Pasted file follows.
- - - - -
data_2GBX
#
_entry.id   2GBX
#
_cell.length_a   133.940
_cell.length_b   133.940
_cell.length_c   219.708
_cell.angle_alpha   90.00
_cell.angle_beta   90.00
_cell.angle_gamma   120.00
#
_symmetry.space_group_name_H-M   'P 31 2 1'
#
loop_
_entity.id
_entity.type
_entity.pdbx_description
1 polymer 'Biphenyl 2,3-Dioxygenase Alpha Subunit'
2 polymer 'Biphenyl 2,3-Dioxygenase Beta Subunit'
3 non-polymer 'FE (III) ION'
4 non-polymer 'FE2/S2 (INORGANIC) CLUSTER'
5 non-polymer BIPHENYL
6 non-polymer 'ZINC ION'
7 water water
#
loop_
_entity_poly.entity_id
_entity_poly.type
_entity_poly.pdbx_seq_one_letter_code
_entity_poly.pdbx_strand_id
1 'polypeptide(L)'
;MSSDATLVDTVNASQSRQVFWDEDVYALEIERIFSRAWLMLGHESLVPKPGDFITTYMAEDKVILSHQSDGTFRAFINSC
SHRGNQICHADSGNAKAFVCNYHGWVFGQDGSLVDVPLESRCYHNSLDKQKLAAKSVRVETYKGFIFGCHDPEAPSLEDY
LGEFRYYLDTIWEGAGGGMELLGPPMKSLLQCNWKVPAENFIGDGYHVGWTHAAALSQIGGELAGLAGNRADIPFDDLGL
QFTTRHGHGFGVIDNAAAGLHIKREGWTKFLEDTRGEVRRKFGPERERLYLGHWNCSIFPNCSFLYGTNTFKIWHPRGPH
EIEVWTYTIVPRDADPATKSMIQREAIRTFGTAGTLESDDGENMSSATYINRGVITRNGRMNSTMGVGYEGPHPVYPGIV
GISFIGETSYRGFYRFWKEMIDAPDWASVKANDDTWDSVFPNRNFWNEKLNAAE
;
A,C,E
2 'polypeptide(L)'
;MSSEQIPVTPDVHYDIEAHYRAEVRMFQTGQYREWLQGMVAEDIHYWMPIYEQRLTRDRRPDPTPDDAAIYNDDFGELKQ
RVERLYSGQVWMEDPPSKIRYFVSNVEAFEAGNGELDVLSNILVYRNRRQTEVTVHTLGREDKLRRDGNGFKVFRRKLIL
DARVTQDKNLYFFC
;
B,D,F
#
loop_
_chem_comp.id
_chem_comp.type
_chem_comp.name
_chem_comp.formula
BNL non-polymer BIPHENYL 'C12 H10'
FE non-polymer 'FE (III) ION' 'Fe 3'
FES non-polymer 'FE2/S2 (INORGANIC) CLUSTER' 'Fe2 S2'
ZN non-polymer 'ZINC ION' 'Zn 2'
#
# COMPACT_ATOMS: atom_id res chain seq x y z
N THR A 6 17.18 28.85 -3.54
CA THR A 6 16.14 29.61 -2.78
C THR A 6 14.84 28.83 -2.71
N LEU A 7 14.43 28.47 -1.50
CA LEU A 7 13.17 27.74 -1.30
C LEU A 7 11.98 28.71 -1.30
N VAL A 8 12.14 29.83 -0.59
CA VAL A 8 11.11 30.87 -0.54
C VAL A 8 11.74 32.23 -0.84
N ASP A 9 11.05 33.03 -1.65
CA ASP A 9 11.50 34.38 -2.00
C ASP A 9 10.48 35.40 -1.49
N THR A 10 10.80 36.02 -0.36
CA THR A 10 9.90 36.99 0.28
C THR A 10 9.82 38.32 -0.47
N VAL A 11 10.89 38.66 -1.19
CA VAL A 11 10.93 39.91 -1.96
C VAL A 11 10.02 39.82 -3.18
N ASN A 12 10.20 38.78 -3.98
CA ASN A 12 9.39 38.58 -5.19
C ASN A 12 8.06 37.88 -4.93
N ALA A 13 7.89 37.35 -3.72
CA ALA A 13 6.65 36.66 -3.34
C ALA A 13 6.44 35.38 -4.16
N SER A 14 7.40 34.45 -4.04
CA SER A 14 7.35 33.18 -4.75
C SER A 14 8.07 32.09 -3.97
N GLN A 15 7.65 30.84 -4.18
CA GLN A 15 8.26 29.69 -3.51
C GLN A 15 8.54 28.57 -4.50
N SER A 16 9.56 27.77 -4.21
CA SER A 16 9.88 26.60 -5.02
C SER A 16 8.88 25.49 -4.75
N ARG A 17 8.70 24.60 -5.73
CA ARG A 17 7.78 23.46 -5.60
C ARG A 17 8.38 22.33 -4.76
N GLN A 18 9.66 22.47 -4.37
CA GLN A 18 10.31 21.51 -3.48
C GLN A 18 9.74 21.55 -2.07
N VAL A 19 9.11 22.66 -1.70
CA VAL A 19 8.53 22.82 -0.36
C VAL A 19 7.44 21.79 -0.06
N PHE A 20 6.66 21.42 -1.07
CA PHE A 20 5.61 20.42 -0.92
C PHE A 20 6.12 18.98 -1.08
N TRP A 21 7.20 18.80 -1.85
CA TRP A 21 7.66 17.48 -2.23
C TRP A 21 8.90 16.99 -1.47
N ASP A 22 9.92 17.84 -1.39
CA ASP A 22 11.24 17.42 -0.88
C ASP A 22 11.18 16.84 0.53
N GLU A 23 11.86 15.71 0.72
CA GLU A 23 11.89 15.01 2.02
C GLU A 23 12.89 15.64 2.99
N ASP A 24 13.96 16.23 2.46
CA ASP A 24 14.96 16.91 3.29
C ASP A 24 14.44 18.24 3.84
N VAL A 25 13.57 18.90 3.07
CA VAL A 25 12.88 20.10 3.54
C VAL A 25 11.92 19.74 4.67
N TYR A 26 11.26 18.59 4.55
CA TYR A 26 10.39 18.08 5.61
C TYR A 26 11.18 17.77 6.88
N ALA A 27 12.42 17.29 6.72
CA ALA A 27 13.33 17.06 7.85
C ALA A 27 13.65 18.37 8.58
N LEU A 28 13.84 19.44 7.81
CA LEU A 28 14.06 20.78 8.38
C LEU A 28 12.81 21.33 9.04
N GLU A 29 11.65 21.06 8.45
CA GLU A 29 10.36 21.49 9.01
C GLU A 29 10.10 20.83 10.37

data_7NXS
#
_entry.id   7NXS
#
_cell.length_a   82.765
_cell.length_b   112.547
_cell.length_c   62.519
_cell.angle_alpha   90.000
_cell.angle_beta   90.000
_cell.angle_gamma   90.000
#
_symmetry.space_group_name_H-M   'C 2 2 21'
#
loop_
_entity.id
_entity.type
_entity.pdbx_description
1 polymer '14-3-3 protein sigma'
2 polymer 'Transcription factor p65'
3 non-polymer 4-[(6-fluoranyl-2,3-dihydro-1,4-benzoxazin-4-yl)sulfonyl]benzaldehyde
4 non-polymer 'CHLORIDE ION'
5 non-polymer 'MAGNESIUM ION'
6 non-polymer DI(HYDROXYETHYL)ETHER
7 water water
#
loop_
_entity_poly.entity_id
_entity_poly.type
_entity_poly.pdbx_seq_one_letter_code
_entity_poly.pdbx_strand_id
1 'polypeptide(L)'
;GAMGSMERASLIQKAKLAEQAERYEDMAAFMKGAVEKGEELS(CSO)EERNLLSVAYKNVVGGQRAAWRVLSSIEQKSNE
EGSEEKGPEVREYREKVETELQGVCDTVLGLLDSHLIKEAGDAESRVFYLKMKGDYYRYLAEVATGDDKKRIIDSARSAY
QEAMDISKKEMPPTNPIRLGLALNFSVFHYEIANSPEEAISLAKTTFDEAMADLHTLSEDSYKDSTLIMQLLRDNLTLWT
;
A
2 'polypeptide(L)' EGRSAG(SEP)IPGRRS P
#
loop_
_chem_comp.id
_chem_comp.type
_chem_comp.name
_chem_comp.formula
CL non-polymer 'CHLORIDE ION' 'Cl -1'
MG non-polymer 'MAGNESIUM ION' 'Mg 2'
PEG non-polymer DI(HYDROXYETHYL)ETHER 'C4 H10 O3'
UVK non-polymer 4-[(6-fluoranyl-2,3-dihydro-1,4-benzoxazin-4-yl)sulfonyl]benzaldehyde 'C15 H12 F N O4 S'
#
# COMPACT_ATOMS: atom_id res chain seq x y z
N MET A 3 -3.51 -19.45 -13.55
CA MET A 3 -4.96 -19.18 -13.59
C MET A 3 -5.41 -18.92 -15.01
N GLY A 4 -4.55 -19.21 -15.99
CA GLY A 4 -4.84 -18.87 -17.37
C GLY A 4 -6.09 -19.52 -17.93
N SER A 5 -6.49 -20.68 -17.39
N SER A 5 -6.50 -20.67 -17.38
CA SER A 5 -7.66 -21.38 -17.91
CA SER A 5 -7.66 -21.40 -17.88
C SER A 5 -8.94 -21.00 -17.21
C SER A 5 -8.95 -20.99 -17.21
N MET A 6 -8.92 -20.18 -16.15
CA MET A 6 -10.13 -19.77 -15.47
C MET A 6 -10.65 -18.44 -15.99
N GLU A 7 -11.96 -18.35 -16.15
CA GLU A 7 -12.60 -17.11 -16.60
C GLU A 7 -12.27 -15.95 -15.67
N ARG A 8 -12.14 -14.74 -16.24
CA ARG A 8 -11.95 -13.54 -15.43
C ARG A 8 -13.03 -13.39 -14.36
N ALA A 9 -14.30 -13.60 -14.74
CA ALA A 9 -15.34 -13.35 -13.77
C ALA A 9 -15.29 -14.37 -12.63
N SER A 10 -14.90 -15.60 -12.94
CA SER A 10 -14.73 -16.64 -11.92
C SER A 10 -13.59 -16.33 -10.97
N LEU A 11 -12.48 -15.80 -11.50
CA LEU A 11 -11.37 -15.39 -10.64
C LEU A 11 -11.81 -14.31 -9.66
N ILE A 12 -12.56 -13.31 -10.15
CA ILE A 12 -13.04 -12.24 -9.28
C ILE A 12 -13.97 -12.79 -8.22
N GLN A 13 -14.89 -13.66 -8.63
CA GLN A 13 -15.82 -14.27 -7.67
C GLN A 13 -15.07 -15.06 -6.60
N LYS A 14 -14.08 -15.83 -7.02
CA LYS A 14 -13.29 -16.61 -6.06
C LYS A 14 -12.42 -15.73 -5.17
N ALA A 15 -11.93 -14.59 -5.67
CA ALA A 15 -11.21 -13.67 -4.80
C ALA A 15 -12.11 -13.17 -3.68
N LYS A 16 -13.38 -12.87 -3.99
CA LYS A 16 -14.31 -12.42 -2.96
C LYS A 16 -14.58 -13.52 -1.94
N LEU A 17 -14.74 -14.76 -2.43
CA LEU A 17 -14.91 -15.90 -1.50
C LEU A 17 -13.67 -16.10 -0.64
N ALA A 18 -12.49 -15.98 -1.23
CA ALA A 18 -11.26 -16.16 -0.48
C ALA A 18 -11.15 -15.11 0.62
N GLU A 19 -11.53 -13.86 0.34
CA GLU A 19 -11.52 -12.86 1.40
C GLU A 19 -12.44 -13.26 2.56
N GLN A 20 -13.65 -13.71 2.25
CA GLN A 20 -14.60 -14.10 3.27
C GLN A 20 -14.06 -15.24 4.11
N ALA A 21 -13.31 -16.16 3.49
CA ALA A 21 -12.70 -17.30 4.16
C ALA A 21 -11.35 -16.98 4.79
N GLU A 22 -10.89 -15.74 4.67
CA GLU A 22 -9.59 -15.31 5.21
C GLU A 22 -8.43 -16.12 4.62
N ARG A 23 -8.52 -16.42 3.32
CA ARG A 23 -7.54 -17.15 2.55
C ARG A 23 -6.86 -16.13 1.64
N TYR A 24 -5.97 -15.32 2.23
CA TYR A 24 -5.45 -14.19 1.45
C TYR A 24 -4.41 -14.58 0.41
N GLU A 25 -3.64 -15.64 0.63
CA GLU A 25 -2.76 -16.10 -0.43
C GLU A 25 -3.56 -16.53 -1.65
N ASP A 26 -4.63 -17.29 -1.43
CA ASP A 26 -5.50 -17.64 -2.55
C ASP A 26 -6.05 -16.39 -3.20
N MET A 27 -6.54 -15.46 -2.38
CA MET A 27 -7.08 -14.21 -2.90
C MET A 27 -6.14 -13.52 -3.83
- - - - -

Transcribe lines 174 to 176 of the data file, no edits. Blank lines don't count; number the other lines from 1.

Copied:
MG non-polymer 'MAGNESIUM ION' 'Mg 2'
PEG non-polymer DI(HYDROXYETHYL)ETHER 'C4 H10 O3'
UVK non-polymer 4-[(6-fluoranyl-2,3-dihydro-1,4-benzoxazin-4-yl)sulfonyl]benzaldehyde 'C15 H12 F N O4 S'